“I really like to meet all the people. It’s so energizing to meet new people and to run into old friends.” The forest fire-fighting world is small, she says. While in Oregon, she ran into a friend she hadn’t seen in 15 years who called her out by name. 

Rust also loves the opportunity to push herself and to discover her capabilities.

“You’re sleeping on the ground in a tent for 14 days. You’re living outside. You’re working long hours and sometimes night shifts.”

It’s not your typical day job. And it’s not a job without risk.

“It’s a dangerous job, but I feel that we’re adequately trained.”

One of the biggest dangers Rust describes is driving through steep country on smoke-filled, narrow roads crowded with fire engines, water tenders and bulldozers. 

Falling trees are another hazard. Root systems get burned out and a tree may look green on top but still be structurally unsound. Rust had a close call two years ago with a live-looking Aspen tree out on a mountain during weather.

“We got caught in a lightning storm. That was probably the scariest situation I’ve been in,” she said. “I have a healthy respect and fear of fire, but I’ve never been in a situation where I drop all my stuff and run.”

In her current position, she manages timber at the Uwharrie National Forest, planning and prepping for timber harvests, calculating timber volume and building contracts that go out for bid. She also participates in prescribed burning and will respond to local wildfires.

“I enjoy being outside. The Uwharrie is beautiful. There is so much variety. You could be by the lake, you could be in the clay soils, you could be in the sand with the pines. Fall is beautiful with the leaf color change.”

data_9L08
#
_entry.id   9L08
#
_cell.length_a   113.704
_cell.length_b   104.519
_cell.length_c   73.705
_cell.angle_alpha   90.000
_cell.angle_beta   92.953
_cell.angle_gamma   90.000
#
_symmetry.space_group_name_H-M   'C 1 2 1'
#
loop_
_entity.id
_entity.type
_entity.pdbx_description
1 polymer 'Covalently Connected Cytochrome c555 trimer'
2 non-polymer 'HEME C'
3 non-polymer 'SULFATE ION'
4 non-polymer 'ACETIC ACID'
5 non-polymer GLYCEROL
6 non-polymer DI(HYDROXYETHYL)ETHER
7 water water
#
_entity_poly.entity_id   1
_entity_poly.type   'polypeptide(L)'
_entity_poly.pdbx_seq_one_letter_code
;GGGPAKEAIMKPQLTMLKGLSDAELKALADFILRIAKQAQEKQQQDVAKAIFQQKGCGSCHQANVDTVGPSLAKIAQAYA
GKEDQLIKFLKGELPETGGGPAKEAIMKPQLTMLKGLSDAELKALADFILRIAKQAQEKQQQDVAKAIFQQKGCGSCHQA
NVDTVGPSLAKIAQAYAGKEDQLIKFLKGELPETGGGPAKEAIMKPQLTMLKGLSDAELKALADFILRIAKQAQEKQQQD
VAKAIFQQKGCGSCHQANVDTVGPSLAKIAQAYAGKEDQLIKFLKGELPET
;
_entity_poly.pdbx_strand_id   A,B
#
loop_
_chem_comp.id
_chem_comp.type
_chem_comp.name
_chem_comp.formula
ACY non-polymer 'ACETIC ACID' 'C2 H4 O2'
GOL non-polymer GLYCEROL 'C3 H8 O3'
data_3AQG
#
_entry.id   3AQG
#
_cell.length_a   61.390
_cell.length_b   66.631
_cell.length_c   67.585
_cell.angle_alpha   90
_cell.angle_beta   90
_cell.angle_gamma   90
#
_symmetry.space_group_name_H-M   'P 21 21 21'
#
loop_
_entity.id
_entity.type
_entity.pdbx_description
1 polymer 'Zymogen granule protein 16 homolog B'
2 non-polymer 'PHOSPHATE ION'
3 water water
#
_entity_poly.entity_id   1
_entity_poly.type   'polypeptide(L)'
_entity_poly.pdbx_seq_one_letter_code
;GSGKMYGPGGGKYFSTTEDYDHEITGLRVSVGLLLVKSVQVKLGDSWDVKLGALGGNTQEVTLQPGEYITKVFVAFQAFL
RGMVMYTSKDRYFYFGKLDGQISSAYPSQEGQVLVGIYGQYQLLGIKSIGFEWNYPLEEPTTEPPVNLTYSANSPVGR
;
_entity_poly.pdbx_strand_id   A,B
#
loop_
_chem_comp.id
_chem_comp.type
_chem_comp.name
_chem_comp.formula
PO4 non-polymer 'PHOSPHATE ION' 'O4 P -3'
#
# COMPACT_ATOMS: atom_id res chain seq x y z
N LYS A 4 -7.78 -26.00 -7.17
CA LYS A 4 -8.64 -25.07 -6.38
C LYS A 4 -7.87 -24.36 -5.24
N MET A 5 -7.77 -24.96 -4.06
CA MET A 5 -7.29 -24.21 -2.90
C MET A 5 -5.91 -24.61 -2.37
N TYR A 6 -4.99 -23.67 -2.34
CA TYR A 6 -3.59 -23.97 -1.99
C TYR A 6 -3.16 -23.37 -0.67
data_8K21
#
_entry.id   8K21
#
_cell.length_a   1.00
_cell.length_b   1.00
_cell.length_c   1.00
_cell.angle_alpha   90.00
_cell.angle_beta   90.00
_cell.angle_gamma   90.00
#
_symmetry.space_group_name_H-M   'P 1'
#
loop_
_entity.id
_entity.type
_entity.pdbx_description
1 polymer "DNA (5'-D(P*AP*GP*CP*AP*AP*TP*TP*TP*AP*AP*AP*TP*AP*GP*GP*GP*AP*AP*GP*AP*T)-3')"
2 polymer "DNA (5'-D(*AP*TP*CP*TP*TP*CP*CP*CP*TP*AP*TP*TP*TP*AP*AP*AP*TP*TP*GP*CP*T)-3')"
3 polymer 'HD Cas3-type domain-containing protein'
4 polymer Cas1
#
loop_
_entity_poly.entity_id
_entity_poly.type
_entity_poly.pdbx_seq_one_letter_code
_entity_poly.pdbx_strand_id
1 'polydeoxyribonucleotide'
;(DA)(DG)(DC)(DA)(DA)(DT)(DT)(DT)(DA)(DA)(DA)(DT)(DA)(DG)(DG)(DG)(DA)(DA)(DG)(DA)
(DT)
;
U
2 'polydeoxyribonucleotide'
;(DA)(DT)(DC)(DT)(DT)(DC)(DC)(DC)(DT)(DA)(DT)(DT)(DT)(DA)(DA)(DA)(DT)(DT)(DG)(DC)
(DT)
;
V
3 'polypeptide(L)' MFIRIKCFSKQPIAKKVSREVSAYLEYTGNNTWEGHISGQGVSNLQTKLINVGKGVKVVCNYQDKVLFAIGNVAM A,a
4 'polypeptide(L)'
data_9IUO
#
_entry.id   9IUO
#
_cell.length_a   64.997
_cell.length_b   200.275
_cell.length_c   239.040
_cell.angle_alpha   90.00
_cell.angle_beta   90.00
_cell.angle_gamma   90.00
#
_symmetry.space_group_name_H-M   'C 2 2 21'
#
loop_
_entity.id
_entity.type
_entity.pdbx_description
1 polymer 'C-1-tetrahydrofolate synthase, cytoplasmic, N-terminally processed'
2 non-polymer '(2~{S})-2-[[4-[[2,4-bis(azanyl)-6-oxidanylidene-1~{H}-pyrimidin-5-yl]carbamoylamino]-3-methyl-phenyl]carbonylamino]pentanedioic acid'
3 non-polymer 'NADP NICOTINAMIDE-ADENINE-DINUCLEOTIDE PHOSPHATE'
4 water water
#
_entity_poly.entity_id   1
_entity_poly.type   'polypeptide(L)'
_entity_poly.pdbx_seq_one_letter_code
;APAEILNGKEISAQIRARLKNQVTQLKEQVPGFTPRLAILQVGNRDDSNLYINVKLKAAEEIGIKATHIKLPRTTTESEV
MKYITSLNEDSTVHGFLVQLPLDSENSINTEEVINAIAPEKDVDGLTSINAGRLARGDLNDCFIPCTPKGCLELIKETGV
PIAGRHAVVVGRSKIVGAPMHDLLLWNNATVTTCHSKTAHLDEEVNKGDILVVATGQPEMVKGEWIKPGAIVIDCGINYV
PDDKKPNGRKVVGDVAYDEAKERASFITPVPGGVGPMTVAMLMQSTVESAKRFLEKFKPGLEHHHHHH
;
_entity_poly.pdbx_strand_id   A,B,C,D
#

Rust also enjoys her coworkers, describing a family setting. She has found camaraderie among her colleagues in the historically male-dominated field, though more women are joining the U.S. Forest Service.

“When you’re out fighting fire, you just have to accept that everybody puts their pants on one leg at a time,” she said. “ I’ve always been treated with the utmost respect amongst all the guys. You’re there working as hard as they are.”

It’s an exciting and fulfilling career for Rust, who feels like she landed in the right place 21 years ago. She sees many opportunities for young people in her field if they are willing to be flexible with their location to get their foot in the door with the U.S. Forest Service.

“With climate change, I think we’re going to see an increase in the frequency and severity of these fires,” she said. “You think about these big fires in California or recently in Hawaii, but the reality is that it could happen here and it could be just as catastrophic.”

She encourages people to be vigilant during dry weather seasons by observing burn bans, keeping defensible space around your home by not having trees or stacks of wood close to the house and keeping pine needles out of gutters.  

In the Sandhills, the dry seasons run from around mid-October through December or January and from March to mid-May.

“I love going to work every day,” said Rust, who seems to thrive in the elements of nature even when doing battle with them. Not everyone can make such a claim, but she has found a career that turns her ablaze with enthusiasm.

Contact Maggie Beamguard at